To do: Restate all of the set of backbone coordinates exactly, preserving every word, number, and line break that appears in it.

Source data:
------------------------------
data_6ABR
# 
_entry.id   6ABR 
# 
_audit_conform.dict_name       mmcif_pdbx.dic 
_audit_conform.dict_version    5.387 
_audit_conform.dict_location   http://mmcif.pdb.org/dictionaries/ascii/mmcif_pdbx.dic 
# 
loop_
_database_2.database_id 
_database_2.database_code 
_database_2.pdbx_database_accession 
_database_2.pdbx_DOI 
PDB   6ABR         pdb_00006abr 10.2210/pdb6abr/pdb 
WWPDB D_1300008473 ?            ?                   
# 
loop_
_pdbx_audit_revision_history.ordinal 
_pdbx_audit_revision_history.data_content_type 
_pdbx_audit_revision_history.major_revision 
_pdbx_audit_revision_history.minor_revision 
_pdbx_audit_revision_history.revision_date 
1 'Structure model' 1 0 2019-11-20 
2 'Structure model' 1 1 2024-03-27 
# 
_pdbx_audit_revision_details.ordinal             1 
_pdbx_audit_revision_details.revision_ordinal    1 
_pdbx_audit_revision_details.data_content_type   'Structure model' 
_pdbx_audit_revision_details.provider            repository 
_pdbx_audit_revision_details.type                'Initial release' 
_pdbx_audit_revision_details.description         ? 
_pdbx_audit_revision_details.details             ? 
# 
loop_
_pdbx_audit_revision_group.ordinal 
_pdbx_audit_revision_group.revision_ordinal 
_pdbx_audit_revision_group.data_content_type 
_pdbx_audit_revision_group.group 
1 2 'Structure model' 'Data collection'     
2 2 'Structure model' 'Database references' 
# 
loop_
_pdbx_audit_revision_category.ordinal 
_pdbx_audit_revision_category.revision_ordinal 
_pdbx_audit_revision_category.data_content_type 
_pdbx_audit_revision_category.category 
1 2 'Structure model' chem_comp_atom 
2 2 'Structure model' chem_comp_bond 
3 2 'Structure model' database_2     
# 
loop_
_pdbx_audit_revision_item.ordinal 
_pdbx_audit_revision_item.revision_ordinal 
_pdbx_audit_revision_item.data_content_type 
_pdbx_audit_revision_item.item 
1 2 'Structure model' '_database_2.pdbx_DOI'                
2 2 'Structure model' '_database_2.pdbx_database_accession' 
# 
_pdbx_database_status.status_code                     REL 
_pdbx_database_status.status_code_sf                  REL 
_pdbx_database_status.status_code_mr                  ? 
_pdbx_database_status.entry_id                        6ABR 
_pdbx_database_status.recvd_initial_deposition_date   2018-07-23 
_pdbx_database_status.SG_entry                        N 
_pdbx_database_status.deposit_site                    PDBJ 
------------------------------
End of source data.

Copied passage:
data_6ABR
# 
_entry.id   6ABR 
# 
_audit_conform.dict_name       mmcif_pdbx.dic 
_audit_conform.dict_version    5.387 
_audit_conform.dict_location   http://mmcif.pdb.org/dictionaries/ascii/mmcif_pdbx.dic 
# 
loop_
_database_2.database_id 
_database_2.database_code 
_database_2.pdbx_database_accession 
_database_2.pdbx_DOI 
PDB   6ABR         pdb_00006abr 10.2210/pdb6abr/pdb 
WWPDB D_1300008473 ?            ?                   
# 
loop_
_pdbx_audit_revision_history.ordinal 
_pdbx_audit_revision_history.data_content_type 
_pdbx_audit_revision_history.major_revision 
_pdbx_audit_revision_history.minor_revision 
_pdbx_audit_revision_history.revision_date 
1 'Structure model' 1 0 2019-11-20 
2 'Structure model' 1 1 2024-03-27 
# 
_pdbx_audit_revision_details.ordinal             1 
_pdbx_audit_revision_details.revision_ordinal    1 
_pdbx_audit_revision_details.data_content_type   'Structure model' 
_pdbx_audit_revision_details.provider            repository 
_pdbx_audit_revision_details.type                'Initial release' 
_pdbx_audit_revision_details.description         ? 
_pdbx_audit_revision_details.details             ? 
# 
loop_
_pdbx_audit_revision_group.ordinal 
_pdbx_audit_revision_group.revision_ordinal 
_pdbx_audit_revision_group.data_content_type 
_pdbx_audit_revision_group.group 
1 2 'Structure model' 'Data collection'     
2 2 'Structure model' 'Database references' 
# 
loop_
_pdbx_audit_revision_category.ordinal 
_pdbx_audit_revision_category.revision_ordinal 
_pdbx_audit_revision_category.data_content_type 
_pdbx_audit_revision_category.category 
1 2 'Structure model' chem_comp_atom 
2 2 'Structure model' chem_comp_bond 
3 2 'Structure model' database_2     
# 
loop_
_pdbx_audit_revision_item.ordinal 
_pdbx_audit_revision_item.revision_ordinal 
_pdbx_audit_revision_item.data_content_type 
_pdbx_audit_revision_item.item 
1 2 'Structure model' '_database_2.pdbx_DOI'                
2 2 'Structure model' '_database_2.pdbx_database_accession' 
# 
_pdbx_database_status.status_code                     REL 
_pdbx_database_status.status_code_sf                  REL 
_pdbx_database_status.status_code_mr                  ? 
_pdbx_database_status.entry_id                        6ABR 
_pdbx_database_status.recvd_initial_deposition_date   2018-07-23 
_pdbx_database_status.SG_entry                        N 
_pdbx_database_status.deposit_site                    PDBJ 